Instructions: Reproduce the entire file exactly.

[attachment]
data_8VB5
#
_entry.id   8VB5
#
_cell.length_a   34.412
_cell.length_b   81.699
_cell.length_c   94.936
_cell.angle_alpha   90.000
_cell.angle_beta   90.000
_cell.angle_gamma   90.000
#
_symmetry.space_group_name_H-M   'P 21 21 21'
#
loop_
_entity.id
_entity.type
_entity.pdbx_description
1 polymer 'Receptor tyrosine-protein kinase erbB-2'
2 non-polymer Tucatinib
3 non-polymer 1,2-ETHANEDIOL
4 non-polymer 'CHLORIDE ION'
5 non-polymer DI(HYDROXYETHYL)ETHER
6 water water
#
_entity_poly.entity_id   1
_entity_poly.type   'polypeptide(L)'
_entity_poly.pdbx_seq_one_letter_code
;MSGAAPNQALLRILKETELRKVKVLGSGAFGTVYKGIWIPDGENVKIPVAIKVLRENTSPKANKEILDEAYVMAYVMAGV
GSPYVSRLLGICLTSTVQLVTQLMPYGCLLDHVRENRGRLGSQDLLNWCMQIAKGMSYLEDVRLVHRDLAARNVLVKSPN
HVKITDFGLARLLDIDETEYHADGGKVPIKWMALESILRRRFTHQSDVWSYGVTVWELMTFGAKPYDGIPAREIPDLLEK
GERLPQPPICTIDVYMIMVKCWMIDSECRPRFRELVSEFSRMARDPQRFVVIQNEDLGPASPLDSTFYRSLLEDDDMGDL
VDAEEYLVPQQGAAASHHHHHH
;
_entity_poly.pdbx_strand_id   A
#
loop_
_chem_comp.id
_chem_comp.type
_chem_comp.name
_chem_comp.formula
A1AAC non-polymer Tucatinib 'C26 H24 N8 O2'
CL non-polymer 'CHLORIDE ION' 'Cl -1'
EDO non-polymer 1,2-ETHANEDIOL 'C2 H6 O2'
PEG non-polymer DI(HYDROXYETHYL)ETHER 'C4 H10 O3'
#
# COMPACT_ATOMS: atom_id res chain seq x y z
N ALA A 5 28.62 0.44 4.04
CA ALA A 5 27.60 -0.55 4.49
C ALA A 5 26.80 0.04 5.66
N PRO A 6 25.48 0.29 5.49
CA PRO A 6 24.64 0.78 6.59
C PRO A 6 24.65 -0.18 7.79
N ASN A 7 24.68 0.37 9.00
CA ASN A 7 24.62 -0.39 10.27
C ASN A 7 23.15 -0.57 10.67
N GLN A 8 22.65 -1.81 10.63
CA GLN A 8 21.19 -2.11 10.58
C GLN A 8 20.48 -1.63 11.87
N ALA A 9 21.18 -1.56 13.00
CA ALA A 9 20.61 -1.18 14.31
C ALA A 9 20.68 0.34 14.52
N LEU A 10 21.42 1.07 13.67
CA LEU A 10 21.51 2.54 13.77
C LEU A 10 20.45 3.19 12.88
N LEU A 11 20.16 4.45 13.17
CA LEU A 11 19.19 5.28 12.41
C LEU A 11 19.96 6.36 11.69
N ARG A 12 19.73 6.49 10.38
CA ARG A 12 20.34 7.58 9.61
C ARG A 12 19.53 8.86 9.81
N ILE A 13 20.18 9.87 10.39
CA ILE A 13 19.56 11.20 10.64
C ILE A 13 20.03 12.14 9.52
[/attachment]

data_8VB5
#
_entry.id   8VB5
#
_cell.length_a   34.412
_cell.length_b   81.699
_cell.length_c   94.936
_cell.angle_alpha   90.000
_cell.angle_beta   90.000
_cell.angle_gamma   90.000
#
_symmetry.space_group_name_H-M   'P 21 21 21'
#
loop_
_entity.id
_entity.type
_entity.pdbx_description
1 polymer 'Receptor tyrosine-protein kinase erbB-2'
2 non-polymer Tucatinib
3 non-polymer 1,2-ETHANEDIOL
4 non-polymer 'CHLORIDE ION'
5 non-polymer DI(HYDROXYETHYL)ETHER
6 water water
#
_entity_poly.entity_id   1
_entity_poly.type   'polypeptide(L)'
_entity_poly.pdbx_seq_one_letter_code
;MSGAAPNQALLRILKETELRKVKVLGSGAFGTVYKGIWIPDGENVKIPVAIKVLRENTSPKANKEILDEAYVMAYVMAGV
GSPYVSRLLGICLTSTVQLVTQLMPYGCLLDHVRENRGRLGSQDLLNWCMQIAKGMSYLEDVRLVHRDLAARNVLVKSPN
HVKITDFGLARLLDIDETEYHADGGKVPIKWMALESILRRRFTHQSDVWSYGVTVWELMTFGAKPYDGIPAREIPDLLEK
GERLPQPPICTIDVYMIMVKCWMIDSECRPRFRELVSEFSRMARDPQRFVVIQNEDLGPASPLDSTFYRSLLEDDDMGDL
VDAEEYLVPQQGAAASHHHHHH
;
_entity_poly.pdbx_strand_id   A
#
loop_
_chem_comp.id
_chem_comp.type
_chem_comp.name
_chem_comp.formula
A1AAC non-polymer Tucatinib 'C26 H24 N8 O2'
CL non-polymer 'CHLORIDE ION' 'Cl -1'
EDO non-polymer 1,2-ETHANEDIOL 'C2 H6 O2'
PEG non-polymer DI(HYDROXYETHYL)ETHER 'C4 H10 O3'
#
# COMPACT_ATOMS: atom_id res chain seq x y z
N ALA A 5 28.62 0.44 4.04
CA ALA A 5 27.60 -0.55 4.49
C ALA A 5 26.80 0.04 5.66
N PRO A 6 25.48 0.29 5.49
CA PRO A 6 24.64 0.78 6.59
C PRO A 6 24.65 -0.18 7.79
N ASN A 7 24.68 0.37 9.00
CA ASN A 7 24.62 -0.39 10.27
C ASN A 7 23.15 -0.57 10.67
N GLN A 8 22.65 -1.81 10.63
CA GLN A 8 21.19 -2.11 10.58
C GLN A 8 20.48 -1.63 11.87
N ALA A 9 21.18 -1.56 13.00
CA ALA A 9 20.61 -1.18 14.31
C ALA A 9 20.68 0.34 14.52
N LEU A 10 21.42 1.07 13.67
CA LEU A 10 21.51 2.54 13.77
C LEU A 10 20.45 3.19 12.88
N LEU A 11 20.16 4.45 13.17
CA LEU A 11 19.19 5.28 12.41
C LEU A 11 19.96 6.36 11.69
N ARG A 12 19.73 6.49 10.38
CA ARG A 12 20.34 7.58 9.61
C ARG A 12 19.53 8.86 9.81
N ILE A 13 20.18 9.87 10.39
CA ILE A 13 19.56 11.20 10.64
C ILE A 13 20.03 12.14 9.52